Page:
Cartels vs. libertyCommon law rightsEmergencyLocal economyPanic 2020

Coppinger should take shelter in constitutional limits, not step off cliff

Mayor Jim Coppinger speaks to veterans and their families at an event promoting military service for the U.S. (Photo Shelia Harding Cannon on FB)

The CV19 panic in Tennessee and across the US has prompted officials, in the name of the public good, to shut down local economies from sea to sea and bring the nation as a whole into an economic depression. 

By David Tulis / NoogaRadio 92.7 FM

The depression is not just in the flow of money between buyers and sellers, producers and consumers. The depression is against the head of liberty which is intended to be protected by those holding public office.

The decisions to shut down the economy in Chattanooga is probably the most dangerous and most challenging one mayor Andy Berke has made. The same goes for Jim Coppinger, mayor of Hamilton County, with its population of 367,800 people. These are officeholders with good intent to serve the public, and to provide benefits for the citizens of the city in the county. One should assume their best motive in seeking election and holding public service office. 

The constraints upon them provided by law protect them from making mistakes and doing violence to the people. Because we have law, these men are free from having to make decisions of the kind they have been making since mid-March when the CV-19 panic seized them.

In Tennessee the supreme law is the constitution. Lesser laws are in the Tennessee code annotated that authorize activities of the government under permission of the constitution. The laws in that set of books controls the government and certain business interests under the systems of privileges, licenses and permissions.

Generally in American jurisprudence, the only way a private citizens comes under authority of the state is if he obtains a special privilege or favor, or commits a crime. Other than that, the general public is free from any order, command, constraint or duty to the state, as noted in the

This body of law is a prophylactic shielding these officeholders in their work — so long as they stay inside the framework. Officeholders such as Gov. Bill Lee and mayors Berke and Coppinger should view these laws not with anger and resentment for their restraining effect, but with appreciation.

Out-on-limb policy discretion

When Gov. Lee feels growing concern about a novel virus that has gripped the world’s attention and sparked global dread, he can look at the law as his safeguard — a limiter on what he can do. With the rights of the people in view as given by God and protected by the constitution, he can look at authorizing statutes and save himself many troubles, many policy decisions.

Some “policy options” aren’t available to him. He can avoid yay or nay on proposals of his advisers. He looks simply at the black lines of type in the constitution, and in the statutes as to his possible options.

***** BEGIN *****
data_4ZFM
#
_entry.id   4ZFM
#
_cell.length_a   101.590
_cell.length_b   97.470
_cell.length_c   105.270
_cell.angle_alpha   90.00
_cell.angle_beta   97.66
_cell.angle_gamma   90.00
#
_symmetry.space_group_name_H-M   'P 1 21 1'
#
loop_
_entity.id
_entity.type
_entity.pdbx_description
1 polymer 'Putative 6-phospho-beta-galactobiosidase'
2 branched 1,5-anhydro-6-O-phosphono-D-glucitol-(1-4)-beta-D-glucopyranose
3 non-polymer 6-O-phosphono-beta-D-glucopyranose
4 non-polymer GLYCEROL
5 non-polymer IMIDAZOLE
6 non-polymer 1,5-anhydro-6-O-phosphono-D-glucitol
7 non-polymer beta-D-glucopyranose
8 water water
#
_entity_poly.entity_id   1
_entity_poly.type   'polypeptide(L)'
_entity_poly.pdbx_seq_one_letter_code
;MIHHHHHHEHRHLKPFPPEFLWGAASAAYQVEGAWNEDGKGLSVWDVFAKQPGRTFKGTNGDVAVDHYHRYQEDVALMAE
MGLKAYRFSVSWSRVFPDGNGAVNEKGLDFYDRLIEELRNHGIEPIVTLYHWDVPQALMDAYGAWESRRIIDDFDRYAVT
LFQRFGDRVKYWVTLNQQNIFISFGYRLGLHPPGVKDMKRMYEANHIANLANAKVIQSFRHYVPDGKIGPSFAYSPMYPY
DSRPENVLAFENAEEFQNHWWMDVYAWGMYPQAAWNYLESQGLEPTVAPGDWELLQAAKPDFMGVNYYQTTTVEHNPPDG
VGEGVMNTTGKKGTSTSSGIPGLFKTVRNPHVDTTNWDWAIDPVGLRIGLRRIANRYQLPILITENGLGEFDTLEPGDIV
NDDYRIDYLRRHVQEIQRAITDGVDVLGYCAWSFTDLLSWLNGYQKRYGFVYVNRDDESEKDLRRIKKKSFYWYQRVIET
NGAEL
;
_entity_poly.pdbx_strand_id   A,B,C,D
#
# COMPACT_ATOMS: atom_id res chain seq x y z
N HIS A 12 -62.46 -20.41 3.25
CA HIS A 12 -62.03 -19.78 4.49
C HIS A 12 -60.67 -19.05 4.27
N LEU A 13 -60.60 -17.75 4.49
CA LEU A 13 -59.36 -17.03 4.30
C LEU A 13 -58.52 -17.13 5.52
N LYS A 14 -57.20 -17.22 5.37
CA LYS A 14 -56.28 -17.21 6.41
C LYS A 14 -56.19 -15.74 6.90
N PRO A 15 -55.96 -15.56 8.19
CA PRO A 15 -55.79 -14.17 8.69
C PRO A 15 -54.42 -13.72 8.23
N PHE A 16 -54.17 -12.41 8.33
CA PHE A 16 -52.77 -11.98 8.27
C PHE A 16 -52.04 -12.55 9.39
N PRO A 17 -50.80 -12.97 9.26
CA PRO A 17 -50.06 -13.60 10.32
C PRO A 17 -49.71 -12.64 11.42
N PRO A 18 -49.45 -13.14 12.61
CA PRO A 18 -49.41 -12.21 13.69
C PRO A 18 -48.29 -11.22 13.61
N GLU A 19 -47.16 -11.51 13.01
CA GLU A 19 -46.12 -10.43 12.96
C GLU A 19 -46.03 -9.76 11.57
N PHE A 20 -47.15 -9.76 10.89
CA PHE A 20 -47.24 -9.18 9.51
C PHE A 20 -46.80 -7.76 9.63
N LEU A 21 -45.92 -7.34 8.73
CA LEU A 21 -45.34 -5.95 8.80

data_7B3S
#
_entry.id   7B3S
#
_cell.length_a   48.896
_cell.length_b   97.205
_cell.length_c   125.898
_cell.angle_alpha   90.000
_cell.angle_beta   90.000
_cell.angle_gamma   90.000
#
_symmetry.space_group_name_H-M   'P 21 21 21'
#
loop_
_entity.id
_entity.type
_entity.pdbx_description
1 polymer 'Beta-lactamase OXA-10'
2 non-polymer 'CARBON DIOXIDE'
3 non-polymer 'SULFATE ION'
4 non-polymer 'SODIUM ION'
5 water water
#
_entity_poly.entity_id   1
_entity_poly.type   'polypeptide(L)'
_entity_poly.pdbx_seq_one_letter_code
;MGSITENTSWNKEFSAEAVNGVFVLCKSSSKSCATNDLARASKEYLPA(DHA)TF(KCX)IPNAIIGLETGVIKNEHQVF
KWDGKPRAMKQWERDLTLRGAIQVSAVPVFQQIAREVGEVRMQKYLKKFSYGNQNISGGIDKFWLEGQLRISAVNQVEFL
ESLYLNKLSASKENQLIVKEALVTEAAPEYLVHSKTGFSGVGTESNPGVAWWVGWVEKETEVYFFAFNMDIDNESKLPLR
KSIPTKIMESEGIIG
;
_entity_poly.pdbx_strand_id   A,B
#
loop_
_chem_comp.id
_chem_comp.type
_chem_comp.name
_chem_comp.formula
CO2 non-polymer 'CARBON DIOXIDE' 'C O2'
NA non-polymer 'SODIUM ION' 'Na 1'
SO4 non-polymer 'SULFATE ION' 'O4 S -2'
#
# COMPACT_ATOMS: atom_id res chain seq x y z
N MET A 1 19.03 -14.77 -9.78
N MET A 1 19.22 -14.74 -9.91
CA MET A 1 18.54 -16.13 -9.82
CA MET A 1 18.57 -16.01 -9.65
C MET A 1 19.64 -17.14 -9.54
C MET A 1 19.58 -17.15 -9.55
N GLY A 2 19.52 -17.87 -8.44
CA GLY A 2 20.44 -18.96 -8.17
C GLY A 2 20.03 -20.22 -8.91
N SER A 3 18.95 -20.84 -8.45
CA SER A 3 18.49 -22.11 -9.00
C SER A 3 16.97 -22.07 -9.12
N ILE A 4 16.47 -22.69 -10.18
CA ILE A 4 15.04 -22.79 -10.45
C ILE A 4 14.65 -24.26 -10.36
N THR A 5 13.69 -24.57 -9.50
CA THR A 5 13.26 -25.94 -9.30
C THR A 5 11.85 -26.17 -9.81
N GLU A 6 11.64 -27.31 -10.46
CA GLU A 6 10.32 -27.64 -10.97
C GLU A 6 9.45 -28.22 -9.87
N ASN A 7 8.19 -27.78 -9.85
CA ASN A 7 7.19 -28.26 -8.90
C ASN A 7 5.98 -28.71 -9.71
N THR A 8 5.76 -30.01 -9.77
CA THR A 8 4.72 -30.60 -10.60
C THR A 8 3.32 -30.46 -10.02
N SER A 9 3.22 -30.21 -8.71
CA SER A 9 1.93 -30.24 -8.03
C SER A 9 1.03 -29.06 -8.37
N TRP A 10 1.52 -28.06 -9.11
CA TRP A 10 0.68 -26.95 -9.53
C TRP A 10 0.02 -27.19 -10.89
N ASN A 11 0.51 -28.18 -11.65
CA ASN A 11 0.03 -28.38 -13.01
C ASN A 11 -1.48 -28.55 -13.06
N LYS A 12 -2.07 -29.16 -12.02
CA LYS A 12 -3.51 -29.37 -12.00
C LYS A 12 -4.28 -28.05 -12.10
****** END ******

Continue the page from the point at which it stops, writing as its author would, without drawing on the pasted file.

By looking to the law, he will save himself. And the people. Five Tennessee county mayors have refused to “save” their people from CV-19, and declined the “mandatory mask” powers ostensibly given them by Gov. Bill Lee. At least four district attorneys in Tennessee have said gubernatorial edicts are unenforceable in court.

They are preserving their reputations and political careers. They are preserving the law.

We are under threat today from police and sheriff’s deputies “taking orders” starting Friday morning to enforce in Hamilton County the “mandatory mask” edict of Mayor Jim Coppinger, served by his proxy, Dr. Paul Hendricks from the health department.

These officials reject the constitution and the law. They do not view it as impediments to pursue their argument for public health, public safety, public welfare — arguments that are good to consider, but impossible to act upon legally by the means they’ve chosen.

My work as “blogger with the biggest pen” in Chattanooga and “the smartest guy with a bow tie” has been in two main areas of persistent police abuse. the rejection of the warrantless arrest law, and rejection of a true reading of Titles 55 and 65 regarding trucking and shipping. Cops use the transportation statute to harass and socially manage blacks, the poor, immigrants and the rest of us with a heavy emphasis on African-Americans.

Officials willingness to abuse the people under a health emergency is in keeping with these other misuses of power.

Deeper problem: Christians reject God’s law

At the heart of the geopolitical problem in Hamilton County and across Tennessee and the other states is the weakness and slackness of the Christian church. I won’t elaborate on this point here except to say that the Christians in South East Tennessee worship is a small God, whereas in fact he is a big one and ordains many things that God’s people have rejected. We should be big-Godder people, but are a small-Godder people. We are a generation of little faith. We are antinomian, or against law, and think there is a conflict between God’s law and God’s grace.

The church should start every sermon with God’s covenant, and every sermon should look to how the covenant applies to individuals and to cities and cultures. The church is starved for sermons and work attacking these false Jim Coppinger and Bill Lee gods that lord it over us.

If we reject God’s laws summarized in the 10 commandments, is it any wonder public servants reject not just God’s laws, but men’s ordinances, too?

The Tulis Report is 1 p.m. weekdays, live and lococentric.

One Response

  1. Dave

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